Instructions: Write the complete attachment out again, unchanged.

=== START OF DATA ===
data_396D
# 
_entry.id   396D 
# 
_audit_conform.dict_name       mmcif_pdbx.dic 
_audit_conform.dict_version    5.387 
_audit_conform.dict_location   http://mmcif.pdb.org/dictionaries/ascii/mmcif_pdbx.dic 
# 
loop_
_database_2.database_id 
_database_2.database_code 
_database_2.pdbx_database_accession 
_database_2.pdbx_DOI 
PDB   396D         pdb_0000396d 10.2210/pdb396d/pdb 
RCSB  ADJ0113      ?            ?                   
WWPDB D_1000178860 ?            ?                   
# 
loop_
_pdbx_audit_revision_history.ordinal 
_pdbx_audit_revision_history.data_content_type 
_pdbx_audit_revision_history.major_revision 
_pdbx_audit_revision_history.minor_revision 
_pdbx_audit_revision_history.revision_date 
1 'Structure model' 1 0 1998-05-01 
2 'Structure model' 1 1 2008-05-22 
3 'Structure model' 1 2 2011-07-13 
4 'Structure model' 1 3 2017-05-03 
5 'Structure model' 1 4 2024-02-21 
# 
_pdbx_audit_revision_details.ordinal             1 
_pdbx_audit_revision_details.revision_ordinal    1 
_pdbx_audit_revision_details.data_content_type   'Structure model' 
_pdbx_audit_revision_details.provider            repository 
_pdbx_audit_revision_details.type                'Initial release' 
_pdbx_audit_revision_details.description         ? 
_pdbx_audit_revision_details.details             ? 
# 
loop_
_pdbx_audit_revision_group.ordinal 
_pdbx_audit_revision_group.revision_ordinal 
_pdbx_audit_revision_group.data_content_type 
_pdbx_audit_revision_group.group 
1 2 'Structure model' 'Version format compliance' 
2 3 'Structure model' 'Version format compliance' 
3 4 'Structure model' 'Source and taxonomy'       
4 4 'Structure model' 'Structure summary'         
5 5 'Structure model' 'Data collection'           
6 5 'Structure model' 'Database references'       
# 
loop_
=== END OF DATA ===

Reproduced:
data_396D
# 
_entry.id   396D 
# 
_audit_conform.dict_name       mmcif_pdbx.dic 
_audit_conform.dict_version    5.387 
_audit_conform.dict_location   http://mmcif.pdb.org/dictionaries/ascii/mmcif_pdbx.dic 
# 
loop_
_database_2.database_id 
_database_2.database_code 
_database_2.pdbx_database_accession 
_database_2.pdbx_DOI 
PDB   396D         pdb_0000396d 10.2210/pdb396d/pdb 
RCSB  ADJ0113      ?            ?                   
WWPDB D_1000178860 ?            ?                   
# 
loop_
_pdbx_audit_revision_history.ordinal 
_pdbx_audit_revision_history.data_content_type 
_pdbx_audit_revision_history.major_revision 
_pdbx_audit_revision_history.minor_revision 
_pdbx_audit_revision_history.revision_date 
1 'Structure model' 1 0 1998-05-01 
2 'Structure model' 1 1 2008-05-22 
3 'Structure model' 1 2 2011-07-13 
4 'Structure model' 1 3 2017-05-03 
5 'Structure model' 1 4 2024-02-21 
# 
_pdbx_audit_revision_details.ordinal             1 
_pdbx_audit_revision_details.revision_ordinal    1 
_pdbx_audit_revision_details.data_content_type   'Structure model' 
_pdbx_audit_revision_details.provider            repository 
_pdbx_audit_revision_details.type                'Initial release' 
_pdbx_audit_revision_details.description         ? 
_pdbx_audit_revision_details.details             ? 
# 
loop_
_pdbx_audit_revision_group.ordinal 
_pdbx_audit_revision_group.revision_ordinal 
_pdbx_audit_revision_group.data_content_type 
_pdbx_audit_revision_group.group 
1 2 'Structure model' 'Version format compliance' 
2 3 'Structure model' 'Version format compliance' 
3 4 'Structure model' 'Source and taxonomy'       
4 4 'Structure model' 'Structure summary'         
5 5 'Structure model' 'Data collection'           
6 5 'Structure model' 'Database references'       
# 
loop_